Denmark has long since proven itself a hotspot of high-end audio design and production, yielding a veritable plethora (no, not of piñatas) of creative developments in acoustic transducers, otherwise known as loudspeakers. Consider, if you will, Audiovector—a brand brimming with unique technologies, each described via a smorgasbord of acronyms. Indeed, Audiovector uses so many of these abbreviations that, before I begin discussing the sonics of today’s tasty subject, the R6 Arreté floorstander, I suggest you grab yourself a Carlsberg and prepare for an acronym extravaganza of Danish proportions, all of which I feel obligated to explain.
However, before I turn to lexicography, some history. In 1979, Ole Klifoth founded Audiovector in Copenhagen, Denmark, with the intention of providing the global high-end market with a speaker of exquisite build and natural sonic character. Ole’s son, Mads, is now CEO of the family-owned company, which has been going strong for over 40 years. Ole’s original design principles, which highlighted linear dynamics, linear phase, and low compression, have remained the backbone upon which all Audiovector speakers are built, and are highlighted in its R Series lineup.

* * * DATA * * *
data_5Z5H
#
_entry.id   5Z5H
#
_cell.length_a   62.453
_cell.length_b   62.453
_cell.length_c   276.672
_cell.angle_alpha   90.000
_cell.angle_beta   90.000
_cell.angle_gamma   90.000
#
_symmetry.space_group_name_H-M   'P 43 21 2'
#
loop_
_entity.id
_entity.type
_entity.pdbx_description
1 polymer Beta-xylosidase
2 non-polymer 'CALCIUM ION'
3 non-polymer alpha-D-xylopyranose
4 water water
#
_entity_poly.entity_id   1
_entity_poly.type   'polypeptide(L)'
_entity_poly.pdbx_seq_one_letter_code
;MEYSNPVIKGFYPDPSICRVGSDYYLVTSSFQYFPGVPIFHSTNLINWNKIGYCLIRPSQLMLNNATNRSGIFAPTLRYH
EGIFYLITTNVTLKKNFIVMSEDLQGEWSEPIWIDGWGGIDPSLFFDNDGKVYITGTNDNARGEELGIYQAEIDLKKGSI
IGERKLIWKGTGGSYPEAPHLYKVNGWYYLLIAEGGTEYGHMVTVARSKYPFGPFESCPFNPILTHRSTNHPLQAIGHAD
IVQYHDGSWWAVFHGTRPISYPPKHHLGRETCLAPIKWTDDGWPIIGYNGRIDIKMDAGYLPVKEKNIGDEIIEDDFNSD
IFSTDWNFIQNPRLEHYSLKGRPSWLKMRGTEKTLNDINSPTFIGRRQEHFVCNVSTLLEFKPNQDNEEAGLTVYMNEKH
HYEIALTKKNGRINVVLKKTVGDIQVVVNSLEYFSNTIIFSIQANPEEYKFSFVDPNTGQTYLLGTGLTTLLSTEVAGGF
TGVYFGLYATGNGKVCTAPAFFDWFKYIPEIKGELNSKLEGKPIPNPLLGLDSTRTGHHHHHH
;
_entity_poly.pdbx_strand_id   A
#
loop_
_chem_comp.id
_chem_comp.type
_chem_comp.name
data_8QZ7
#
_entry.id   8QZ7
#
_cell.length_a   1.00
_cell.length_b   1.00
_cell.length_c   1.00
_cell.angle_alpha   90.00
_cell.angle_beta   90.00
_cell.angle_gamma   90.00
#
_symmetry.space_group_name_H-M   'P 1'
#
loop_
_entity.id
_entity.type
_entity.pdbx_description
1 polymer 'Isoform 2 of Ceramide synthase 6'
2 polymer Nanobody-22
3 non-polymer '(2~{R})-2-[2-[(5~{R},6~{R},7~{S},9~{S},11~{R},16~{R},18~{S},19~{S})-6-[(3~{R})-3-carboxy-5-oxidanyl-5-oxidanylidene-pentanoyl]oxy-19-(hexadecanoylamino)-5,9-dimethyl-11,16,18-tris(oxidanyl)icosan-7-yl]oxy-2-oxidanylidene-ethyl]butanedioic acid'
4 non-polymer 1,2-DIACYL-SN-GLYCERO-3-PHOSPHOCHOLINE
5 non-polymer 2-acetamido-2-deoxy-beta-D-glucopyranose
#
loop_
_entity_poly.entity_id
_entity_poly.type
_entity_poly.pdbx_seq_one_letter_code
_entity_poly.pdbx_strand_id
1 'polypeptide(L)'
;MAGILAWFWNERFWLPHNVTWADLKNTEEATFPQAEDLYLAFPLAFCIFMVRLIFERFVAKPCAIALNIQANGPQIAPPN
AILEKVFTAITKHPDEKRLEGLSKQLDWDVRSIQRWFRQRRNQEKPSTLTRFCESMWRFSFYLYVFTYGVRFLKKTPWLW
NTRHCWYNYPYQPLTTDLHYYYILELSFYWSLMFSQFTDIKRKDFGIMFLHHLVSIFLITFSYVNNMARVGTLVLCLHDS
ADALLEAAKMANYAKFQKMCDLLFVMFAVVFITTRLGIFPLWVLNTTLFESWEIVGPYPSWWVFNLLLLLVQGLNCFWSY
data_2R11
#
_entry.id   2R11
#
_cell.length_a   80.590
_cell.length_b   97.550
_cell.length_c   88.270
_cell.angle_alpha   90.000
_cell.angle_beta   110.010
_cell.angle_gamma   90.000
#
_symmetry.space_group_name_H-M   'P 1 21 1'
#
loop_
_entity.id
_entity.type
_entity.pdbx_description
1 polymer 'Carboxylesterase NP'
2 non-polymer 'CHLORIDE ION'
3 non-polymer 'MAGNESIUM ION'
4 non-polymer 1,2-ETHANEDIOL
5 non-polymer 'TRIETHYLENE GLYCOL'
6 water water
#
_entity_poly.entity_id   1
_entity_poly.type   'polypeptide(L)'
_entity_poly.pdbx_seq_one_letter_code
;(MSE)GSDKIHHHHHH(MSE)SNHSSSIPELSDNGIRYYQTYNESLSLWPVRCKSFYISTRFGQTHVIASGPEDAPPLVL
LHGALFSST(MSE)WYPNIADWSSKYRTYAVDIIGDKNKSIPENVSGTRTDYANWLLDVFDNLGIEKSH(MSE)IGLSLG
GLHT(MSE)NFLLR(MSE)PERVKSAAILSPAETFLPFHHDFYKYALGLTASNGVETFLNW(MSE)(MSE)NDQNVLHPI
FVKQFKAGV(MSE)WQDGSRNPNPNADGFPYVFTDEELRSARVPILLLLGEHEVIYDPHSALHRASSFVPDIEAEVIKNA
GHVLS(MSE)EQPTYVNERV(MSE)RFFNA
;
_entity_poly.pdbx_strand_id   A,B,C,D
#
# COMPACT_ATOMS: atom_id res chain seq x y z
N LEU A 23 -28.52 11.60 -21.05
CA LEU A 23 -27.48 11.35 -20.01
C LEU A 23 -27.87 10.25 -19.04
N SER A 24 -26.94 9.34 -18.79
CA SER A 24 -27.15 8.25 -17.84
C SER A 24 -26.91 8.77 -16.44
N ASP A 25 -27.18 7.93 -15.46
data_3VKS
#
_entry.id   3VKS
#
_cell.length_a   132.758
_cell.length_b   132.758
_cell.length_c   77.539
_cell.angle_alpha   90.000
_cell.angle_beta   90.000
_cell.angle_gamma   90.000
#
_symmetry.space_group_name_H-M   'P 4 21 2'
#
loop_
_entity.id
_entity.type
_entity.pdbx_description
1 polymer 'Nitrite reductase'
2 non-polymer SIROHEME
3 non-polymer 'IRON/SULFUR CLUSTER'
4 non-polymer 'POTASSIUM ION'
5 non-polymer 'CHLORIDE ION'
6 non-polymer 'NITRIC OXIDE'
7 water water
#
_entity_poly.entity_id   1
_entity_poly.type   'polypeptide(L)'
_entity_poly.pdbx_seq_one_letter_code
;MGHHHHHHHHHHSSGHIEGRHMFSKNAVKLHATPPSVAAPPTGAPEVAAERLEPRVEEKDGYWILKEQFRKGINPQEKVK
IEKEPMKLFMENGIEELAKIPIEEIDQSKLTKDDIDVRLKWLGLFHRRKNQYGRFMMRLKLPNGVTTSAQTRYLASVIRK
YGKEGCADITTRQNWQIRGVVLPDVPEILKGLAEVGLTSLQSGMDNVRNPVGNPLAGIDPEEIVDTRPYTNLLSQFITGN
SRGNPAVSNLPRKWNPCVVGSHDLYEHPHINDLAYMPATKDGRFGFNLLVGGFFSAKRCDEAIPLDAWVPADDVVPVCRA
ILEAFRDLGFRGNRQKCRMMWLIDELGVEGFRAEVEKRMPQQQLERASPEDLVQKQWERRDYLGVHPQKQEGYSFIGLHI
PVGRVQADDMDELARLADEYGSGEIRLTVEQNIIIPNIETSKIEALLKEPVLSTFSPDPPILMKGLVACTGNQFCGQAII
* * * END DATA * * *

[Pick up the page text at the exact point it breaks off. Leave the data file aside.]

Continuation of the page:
The R6 Arreté uses the advanced technology created for Audiovector’s R8 and flagship R11 speakers in a “more affordable” package intended for smaller rooms. The R6 (which comes in Signature, Avantgarde, and Arreté models) employs five drivers in its Signature and Avantgarde iterations and six drivers in the Arreté version, which adds a rear-firing 3″ midrange with its own dedicated crossover. The Avantgarde and Arreté utilize an AMT tweeter, while the Signature uses a dome model. All three versions house varieties of Audiovector’s new carbon drive units, built in Denmark with titanium-coil technology, massive ceramic-ferrite magnets housed on rigid, turbulence-suppressing, magnesium-alloy baskets, and driver membranes of cross-woven Aramid-composite carbon fiber. The two front-firing mid/bass drivers are 6.5-inchers; the isobaric bass-reflex woofer system utilizes internal down-firing 6.5″ and 8″ woofers; and the rear-firing 3″ midrange of the Arreté uses a paper cone to perfectly blend with the AMT dipole tweeter. (Mads says that “the dispersion characteristics of our hand-built mid/bass driver are perfect for a transition between the midrange and the AMT treble driver at around 3kHz. Indeed, it was engineered for that purpose.”) Crossover points are 100Hz, 350Hz, and 3kHz. A beautiful and well-designed carbon-fiber terminal plate is used to reduce interaction with the crossover, which is mounted directly behind the plate. Both spades and bananas are welcome. All models include IUC (Individual Upgrade Concept), LCC (Low Compression Concept), SEC (Soundstage Enhancement Concept), and NES (No Energy Storage) technologies. The Arreté also makes use of NCS (Natural Crystal Structure molecular realignment) and Audiovector’s unique FGC (Freedom Grounding Concept).